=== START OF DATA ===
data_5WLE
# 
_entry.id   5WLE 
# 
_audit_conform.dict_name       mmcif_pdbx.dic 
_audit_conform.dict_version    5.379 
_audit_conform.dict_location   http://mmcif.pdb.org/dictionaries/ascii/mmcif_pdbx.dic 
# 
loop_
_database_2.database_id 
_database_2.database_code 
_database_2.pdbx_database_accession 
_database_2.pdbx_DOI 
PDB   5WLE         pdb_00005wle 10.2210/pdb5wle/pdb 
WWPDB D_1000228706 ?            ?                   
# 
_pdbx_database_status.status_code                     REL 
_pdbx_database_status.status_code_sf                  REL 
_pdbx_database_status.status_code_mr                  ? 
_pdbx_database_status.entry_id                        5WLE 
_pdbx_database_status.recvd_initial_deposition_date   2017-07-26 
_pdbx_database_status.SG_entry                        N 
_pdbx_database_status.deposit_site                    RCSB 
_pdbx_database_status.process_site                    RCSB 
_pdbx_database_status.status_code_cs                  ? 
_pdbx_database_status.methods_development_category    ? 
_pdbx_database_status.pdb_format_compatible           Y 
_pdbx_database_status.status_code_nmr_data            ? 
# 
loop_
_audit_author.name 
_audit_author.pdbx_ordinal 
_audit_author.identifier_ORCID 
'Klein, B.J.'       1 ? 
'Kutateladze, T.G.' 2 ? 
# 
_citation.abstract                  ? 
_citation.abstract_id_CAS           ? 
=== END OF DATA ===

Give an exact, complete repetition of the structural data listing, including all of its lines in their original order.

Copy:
data_5WLE
# 
_entry.id   5WLE 
# 
_audit_conform.dict_name       mmcif_pdbx.dic 
_audit_conform.dict_version    5.379 
_audit_conform.dict_location   http://mmcif.pdb.org/dictionaries/ascii/mmcif_pdbx.dic 
# 
loop_
_database_2.database_id 
_database_2.database_code 
_database_2.pdbx_database_accession 
_database_2.pdbx_DOI 
PDB   5WLE         pdb_00005wle 10.2210/pdb5wle/pdb 
WWPDB D_1000228706 ?            ?                   
# 
_pdbx_database_status.status_code                     REL 
_pdbx_database_status.status_code_sf                  REL 
_pdbx_database_status.status_code_mr                  ? 
_pdbx_database_status.entry_id                        5WLE 
_pdbx_database_status.recvd_initial_deposition_date   2017-07-26 
_pdbx_database_status.SG_entry                        N 
_pdbx_database_status.deposit_site                    RCSB 
_pdbx_database_status.process_site                    RCSB 
_pdbx_database_status.status_code_cs                  ? 
_pdbx_database_status.methods_development_category    ? 
_pdbx_database_status.pdb_format_compatible           Y 
_pdbx_database_status.status_code_nmr_data            ? 
# 
loop_
_audit_author.name 
_audit_author.pdbx_ordinal 
_audit_author.identifier_ORCID 
'Klein, B.J.'       1 ? 
'Kutateladze, T.G.' 2 ? 
# 
_citation.abstract                  ? 
_citation.abstract_id_CAS           ? 